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  • Writer's pictureAntonis Chaliakopoulos, MSc

A Brief History of Tzistarakis Mosque in Athens

What is Tzistarakis Mosque?

Tzistarakis Mosque is an 18th-century mosque in central Athens that is named after the Ottoman governor who commissioned it.

Tzistarakis Mosque

Tzistarakis Mosque History

The arrival of Christianity meant that Athens, once a great centre of pagan culture and political power, lost its former pre-eminence. By the Medieval Period, the city was seen as a provincial centre of only minor importance. Its residents could still distinguish the ruins of their city’s classical past, and although they understood these were the remains of an ancient pagan civilisation, they weren’t entirely sure how to interpret the many repurposed materials and legacy monuments.

Anything pagan gradually became associated with demons and the devil himself, so these ancient ruins were tainted by superstition. In 1759, the Ottoman governor of Athens, Mustapha Agha Tzistarakis, in contravention of an edict from the Sultan protecting and repurposing most of the city’s ancient buildings, commissioned a mosque, using ruins from the Temple of Olympian Zeus in its construction. (The governor had one of the temple’s enormous marble columns blown up by gunpowder in order to make high-quality lime for stucco.) The locals were terrified that something bad would happen once Tzistarakis unleashed evil spirits upon the city by tampering with the ancient temple. In fact, the 19th-century Irish painter and archaeologist Edward Dodwell claimed that ‘after this column was thrown down, the three nearest to it were heard at night to lament the loss of their sister’. It seems the Athenians (and the remaining columns) were not the only ones annoyed by this, as the Ottoman administration dismissed the governor when they learned of his actions. A year later, the city was struck by a plague and the inhabitants attributed this to Tzistarakis’ sacrilege.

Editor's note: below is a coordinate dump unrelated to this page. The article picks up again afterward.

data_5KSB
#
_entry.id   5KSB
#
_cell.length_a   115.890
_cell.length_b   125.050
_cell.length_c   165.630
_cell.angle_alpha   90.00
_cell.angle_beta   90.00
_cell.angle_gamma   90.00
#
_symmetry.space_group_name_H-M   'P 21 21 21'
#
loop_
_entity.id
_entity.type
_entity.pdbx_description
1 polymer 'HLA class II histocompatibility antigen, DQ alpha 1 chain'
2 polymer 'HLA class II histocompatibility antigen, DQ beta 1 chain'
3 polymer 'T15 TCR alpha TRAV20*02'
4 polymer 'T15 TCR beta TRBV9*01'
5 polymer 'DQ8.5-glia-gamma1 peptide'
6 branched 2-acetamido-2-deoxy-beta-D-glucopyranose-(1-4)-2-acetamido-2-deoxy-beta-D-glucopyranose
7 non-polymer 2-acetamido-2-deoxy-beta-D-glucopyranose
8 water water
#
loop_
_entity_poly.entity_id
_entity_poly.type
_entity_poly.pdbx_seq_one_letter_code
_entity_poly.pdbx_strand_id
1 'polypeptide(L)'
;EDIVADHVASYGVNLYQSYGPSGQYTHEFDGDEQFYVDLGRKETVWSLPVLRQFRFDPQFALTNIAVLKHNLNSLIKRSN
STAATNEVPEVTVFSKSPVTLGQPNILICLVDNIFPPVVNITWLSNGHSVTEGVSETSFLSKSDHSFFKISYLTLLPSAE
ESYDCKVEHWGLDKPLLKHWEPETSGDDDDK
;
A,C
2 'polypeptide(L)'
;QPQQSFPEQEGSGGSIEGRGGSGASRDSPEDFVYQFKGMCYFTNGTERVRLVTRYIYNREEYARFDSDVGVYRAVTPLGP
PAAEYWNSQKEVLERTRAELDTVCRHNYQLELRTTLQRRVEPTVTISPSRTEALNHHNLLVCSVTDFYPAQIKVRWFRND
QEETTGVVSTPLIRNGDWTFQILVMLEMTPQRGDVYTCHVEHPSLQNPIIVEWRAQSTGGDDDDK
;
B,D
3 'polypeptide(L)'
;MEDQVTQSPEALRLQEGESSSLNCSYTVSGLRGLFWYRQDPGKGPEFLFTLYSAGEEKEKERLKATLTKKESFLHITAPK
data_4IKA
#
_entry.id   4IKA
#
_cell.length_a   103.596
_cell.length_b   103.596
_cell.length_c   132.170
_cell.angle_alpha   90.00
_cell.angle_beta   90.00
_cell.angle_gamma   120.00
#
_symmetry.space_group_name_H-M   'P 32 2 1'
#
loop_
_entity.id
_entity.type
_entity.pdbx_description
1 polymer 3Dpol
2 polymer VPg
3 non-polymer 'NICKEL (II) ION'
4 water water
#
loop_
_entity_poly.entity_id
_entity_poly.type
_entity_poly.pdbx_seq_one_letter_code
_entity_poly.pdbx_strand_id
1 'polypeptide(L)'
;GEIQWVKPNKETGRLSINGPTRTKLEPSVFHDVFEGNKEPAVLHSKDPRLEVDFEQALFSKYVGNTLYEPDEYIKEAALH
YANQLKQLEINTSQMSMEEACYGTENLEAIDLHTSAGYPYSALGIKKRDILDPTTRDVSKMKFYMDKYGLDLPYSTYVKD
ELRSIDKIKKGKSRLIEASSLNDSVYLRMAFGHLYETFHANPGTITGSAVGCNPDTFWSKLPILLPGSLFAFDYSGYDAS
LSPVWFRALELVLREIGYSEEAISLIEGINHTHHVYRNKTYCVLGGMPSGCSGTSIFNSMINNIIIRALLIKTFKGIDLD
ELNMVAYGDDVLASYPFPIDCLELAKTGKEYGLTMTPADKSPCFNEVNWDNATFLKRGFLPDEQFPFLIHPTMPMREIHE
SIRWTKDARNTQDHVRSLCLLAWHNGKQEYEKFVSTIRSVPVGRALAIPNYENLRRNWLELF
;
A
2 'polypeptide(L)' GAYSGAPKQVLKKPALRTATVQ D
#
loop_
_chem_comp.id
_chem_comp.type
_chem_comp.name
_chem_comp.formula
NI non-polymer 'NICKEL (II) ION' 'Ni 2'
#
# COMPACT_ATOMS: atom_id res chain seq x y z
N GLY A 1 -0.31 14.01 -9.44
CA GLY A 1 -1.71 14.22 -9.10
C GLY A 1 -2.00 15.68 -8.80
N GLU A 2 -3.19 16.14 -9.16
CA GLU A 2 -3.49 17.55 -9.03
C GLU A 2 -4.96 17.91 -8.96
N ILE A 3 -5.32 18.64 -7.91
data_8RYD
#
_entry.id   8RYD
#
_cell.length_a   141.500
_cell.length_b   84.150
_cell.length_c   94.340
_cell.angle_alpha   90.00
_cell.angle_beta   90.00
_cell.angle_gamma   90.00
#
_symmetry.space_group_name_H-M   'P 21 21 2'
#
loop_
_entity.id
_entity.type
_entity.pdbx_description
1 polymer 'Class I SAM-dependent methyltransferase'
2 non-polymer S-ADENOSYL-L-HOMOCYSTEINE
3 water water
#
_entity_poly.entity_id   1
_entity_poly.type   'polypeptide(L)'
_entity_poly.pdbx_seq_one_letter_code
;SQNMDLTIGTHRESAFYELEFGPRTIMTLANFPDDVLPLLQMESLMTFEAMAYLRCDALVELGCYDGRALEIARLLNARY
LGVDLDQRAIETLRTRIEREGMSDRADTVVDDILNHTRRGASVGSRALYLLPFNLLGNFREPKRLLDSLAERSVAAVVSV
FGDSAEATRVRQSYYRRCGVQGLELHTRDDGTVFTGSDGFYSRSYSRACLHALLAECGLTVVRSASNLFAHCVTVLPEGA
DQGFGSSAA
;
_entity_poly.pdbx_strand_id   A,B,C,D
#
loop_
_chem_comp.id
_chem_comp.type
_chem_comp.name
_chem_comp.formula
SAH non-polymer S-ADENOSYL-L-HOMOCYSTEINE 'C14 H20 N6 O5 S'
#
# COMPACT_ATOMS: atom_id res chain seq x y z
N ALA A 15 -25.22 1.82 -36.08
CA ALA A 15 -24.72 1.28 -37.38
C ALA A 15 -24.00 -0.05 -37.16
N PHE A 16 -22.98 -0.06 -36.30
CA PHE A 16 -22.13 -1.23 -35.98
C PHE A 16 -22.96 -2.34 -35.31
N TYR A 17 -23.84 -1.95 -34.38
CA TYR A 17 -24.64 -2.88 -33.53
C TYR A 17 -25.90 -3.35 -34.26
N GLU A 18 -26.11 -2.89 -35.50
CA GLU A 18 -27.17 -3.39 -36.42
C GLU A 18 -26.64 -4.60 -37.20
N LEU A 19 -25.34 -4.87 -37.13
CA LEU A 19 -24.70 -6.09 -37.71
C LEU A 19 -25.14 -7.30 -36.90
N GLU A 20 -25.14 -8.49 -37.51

The mosque, now named after its Ottoman founder, was formerly known as the Mosque of the Lower Fountain or Lower Market, given its proximity to the Athenian Agora, the commercial centre of the ancient city. After the 19th-century Greek War of Independence the building was used as a barracks and then a prison. The mosque was renovated in the 1910s and has served as an art museum for the past century – it’s currently an exhibition space for the Museum of Modern Greek Culture. Although the building was severely damaged by an earthquake in 1981, the structure was sympathetically restored and reopened to the public ten years later.

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